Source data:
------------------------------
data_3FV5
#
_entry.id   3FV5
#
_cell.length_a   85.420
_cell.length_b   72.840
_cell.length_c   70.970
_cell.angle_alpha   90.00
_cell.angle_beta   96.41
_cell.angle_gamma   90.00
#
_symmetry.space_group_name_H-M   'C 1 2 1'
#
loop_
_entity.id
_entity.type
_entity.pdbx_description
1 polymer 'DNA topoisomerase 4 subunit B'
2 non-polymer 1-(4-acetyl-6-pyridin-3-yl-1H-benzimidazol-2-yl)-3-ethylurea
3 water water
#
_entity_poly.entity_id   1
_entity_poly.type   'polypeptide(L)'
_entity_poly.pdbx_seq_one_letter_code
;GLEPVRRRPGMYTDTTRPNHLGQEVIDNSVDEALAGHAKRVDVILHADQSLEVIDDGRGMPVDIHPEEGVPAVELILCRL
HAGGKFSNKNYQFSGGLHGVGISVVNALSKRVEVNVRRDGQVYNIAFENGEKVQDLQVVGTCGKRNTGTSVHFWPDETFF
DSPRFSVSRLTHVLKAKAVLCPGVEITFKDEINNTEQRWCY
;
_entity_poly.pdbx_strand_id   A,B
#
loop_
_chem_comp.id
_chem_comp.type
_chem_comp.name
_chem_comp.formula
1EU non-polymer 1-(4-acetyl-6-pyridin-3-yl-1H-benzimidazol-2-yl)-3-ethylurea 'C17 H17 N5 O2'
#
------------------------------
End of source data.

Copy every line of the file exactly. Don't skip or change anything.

data_3FV5
#
_entry.id   3FV5
#
_cell.length_a   85.420
_cell.length_b   72.840
_cell.length_c   70.970
_cell.angle_alpha   90.00
_cell.angle_beta   96.41
_cell.angle_gamma   90.00
#
_symmetry.space_group_name_H-M   'C 1 2 1'
#
loop_
_entity.id
_entity.type
_entity.pdbx_description
1 polymer 'DNA topoisomerase 4 subunit B'
2 non-polymer 1-(4-acetyl-6-pyridin-3-yl-1H-benzimidazol-2-yl)-3-ethylurea
3 water water
#
_entity_poly.entity_id   1
_entity_poly.type   'polypeptide(L)'
_entity_poly.pdbx_seq_one_letter_code
;GLEPVRRRPGMYTDTTRPNHLGQEVIDNSVDEALAGHAKRVDVILHADQSLEVIDDGRGMPVDIHPEEGVPAVELILCRL
HAGGKFSNKNYQFSGGLHGVGISVVNALSKRVEVNVRRDGQVYNIAFENGEKVQDLQVVGTCGKRNTGTSVHFWPDETFF
DSPRFSVSRLTHVLKAKAVLCPGVEITFKDEINNTEQRWCY
;
_entity_poly.pdbx_strand_id   A,B
#
loop_
_chem_comp.id
_chem_comp.type
_chem_comp.name
_chem_comp.formula
1EU non-polymer 1-(4-acetyl-6-pyridin-3-yl-1H-benzimidazol-2-yl)-3-ethylurea 'C17 H17 N5 O2'
#